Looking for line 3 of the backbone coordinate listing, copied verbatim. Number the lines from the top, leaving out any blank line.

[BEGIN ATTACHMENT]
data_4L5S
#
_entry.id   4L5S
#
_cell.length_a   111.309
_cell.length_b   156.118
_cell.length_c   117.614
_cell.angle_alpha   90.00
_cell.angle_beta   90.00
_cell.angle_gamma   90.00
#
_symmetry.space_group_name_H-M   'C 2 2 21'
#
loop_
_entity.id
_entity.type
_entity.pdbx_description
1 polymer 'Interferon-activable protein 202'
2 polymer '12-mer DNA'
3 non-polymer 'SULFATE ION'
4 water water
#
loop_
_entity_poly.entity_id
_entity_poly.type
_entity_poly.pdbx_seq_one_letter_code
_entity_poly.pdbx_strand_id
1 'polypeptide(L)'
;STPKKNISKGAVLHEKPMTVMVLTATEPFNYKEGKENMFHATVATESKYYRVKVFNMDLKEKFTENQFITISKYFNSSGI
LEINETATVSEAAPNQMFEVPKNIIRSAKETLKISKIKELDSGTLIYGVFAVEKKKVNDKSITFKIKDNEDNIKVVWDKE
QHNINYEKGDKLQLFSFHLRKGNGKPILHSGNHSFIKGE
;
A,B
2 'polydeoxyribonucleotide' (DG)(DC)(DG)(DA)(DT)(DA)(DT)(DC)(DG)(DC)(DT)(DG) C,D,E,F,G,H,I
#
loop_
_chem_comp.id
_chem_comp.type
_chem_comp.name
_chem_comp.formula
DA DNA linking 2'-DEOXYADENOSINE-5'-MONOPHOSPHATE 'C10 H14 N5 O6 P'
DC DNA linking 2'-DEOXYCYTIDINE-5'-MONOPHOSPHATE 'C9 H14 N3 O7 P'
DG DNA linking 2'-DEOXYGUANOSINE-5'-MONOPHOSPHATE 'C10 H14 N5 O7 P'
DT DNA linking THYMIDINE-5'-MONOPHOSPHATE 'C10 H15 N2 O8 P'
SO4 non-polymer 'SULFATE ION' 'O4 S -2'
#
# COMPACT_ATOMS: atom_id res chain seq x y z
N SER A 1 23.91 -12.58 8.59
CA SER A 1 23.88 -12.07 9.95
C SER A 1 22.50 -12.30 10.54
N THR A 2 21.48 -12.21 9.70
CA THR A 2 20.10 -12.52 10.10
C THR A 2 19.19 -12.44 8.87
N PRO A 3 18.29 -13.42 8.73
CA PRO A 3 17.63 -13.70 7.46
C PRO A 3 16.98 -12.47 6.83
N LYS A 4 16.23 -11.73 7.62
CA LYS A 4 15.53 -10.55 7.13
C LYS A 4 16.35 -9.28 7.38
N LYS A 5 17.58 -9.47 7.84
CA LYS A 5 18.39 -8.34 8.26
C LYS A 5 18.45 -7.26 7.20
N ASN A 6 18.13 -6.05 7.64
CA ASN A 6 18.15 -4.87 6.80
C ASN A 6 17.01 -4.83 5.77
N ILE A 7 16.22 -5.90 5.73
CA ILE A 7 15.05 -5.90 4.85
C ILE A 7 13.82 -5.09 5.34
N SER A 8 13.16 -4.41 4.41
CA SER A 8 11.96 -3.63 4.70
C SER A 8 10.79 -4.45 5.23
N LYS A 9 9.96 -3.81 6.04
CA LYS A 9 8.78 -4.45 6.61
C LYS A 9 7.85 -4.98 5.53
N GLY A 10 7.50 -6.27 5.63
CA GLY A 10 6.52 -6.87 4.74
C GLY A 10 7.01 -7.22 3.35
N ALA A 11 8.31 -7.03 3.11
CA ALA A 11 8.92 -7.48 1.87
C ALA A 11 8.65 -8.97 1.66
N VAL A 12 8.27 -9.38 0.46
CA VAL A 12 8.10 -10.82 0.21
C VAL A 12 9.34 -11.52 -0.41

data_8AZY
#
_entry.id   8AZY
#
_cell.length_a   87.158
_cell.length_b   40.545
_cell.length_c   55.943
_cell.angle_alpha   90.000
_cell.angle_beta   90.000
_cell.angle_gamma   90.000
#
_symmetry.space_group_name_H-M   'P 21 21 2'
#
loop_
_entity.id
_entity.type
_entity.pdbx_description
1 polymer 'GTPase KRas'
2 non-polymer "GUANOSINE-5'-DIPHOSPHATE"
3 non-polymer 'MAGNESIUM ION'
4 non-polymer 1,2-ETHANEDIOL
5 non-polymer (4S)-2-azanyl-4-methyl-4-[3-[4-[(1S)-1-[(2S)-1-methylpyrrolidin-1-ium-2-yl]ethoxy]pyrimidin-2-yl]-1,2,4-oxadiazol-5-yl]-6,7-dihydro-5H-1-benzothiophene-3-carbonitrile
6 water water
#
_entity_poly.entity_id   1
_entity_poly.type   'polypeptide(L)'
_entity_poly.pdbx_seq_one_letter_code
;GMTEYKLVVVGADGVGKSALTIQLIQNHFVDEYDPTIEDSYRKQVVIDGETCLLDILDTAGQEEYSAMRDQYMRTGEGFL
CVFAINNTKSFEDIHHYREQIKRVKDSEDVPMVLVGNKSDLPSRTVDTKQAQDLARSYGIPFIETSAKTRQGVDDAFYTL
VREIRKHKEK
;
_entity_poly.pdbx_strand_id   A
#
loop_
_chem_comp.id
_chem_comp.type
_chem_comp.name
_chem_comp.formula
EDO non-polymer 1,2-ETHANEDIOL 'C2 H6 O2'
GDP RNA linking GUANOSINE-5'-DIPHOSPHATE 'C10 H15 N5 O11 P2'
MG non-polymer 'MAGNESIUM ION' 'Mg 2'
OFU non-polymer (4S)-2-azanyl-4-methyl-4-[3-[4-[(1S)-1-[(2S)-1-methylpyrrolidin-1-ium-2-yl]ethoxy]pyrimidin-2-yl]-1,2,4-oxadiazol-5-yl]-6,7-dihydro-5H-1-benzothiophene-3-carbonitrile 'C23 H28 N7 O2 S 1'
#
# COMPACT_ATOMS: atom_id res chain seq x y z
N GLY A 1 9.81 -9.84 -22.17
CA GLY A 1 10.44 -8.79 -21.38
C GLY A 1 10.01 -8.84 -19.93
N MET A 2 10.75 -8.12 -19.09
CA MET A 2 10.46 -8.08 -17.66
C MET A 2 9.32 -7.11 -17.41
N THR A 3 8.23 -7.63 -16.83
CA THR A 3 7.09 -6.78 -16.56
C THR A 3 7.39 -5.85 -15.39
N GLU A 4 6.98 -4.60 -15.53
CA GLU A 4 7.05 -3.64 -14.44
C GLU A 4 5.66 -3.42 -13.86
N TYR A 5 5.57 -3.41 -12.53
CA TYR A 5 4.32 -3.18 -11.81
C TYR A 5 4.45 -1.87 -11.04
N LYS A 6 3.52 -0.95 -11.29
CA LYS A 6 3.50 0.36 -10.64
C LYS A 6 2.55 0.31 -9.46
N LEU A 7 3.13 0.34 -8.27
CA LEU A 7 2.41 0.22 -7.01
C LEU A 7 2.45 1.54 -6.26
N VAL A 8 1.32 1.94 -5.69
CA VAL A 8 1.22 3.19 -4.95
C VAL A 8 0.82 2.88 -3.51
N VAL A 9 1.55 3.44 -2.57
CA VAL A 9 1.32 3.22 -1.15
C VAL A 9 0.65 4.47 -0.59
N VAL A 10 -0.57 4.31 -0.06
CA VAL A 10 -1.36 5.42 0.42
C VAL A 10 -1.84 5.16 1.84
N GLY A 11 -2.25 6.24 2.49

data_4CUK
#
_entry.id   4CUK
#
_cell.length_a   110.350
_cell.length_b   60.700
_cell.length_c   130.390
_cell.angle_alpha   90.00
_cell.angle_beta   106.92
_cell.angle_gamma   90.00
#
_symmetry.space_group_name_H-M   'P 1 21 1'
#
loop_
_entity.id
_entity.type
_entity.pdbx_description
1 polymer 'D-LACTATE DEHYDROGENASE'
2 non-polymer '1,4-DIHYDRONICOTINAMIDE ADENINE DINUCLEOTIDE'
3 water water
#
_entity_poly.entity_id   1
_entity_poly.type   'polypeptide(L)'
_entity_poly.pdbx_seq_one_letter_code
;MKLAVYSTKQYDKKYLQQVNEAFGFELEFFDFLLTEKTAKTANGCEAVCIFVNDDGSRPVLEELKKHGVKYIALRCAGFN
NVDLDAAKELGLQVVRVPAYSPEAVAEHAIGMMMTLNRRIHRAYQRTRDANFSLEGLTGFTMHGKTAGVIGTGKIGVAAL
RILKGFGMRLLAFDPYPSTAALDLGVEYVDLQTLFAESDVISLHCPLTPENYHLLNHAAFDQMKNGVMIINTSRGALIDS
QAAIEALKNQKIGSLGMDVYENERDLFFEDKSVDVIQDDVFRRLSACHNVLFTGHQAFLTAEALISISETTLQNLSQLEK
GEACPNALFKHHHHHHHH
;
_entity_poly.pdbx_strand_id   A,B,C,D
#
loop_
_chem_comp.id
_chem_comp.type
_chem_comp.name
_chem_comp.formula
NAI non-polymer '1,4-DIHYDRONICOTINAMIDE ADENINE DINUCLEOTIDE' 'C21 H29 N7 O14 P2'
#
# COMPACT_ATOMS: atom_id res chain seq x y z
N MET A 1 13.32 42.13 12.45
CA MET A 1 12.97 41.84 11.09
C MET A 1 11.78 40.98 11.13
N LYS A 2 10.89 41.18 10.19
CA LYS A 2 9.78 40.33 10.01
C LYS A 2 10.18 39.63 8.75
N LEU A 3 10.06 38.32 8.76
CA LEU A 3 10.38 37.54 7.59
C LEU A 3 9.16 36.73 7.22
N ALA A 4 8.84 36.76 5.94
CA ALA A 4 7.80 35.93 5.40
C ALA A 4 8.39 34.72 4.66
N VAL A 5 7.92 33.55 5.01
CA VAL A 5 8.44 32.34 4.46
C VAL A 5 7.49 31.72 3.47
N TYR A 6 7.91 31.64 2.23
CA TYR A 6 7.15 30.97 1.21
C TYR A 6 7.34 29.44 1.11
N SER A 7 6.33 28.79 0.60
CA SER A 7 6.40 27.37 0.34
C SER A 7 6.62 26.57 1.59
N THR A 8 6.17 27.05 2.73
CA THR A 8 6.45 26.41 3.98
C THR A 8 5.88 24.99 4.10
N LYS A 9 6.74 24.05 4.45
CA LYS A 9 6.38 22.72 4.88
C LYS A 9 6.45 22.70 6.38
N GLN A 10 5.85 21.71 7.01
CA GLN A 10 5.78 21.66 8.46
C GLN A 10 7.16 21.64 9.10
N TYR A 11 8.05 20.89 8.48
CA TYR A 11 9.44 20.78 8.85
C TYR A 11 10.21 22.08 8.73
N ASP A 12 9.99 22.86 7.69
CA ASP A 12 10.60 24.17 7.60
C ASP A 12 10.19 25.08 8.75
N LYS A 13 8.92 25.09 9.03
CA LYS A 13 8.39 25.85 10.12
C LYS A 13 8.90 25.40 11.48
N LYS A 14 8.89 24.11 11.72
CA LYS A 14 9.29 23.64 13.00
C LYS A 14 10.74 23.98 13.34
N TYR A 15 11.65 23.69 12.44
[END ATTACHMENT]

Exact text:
_entry.id   4L5S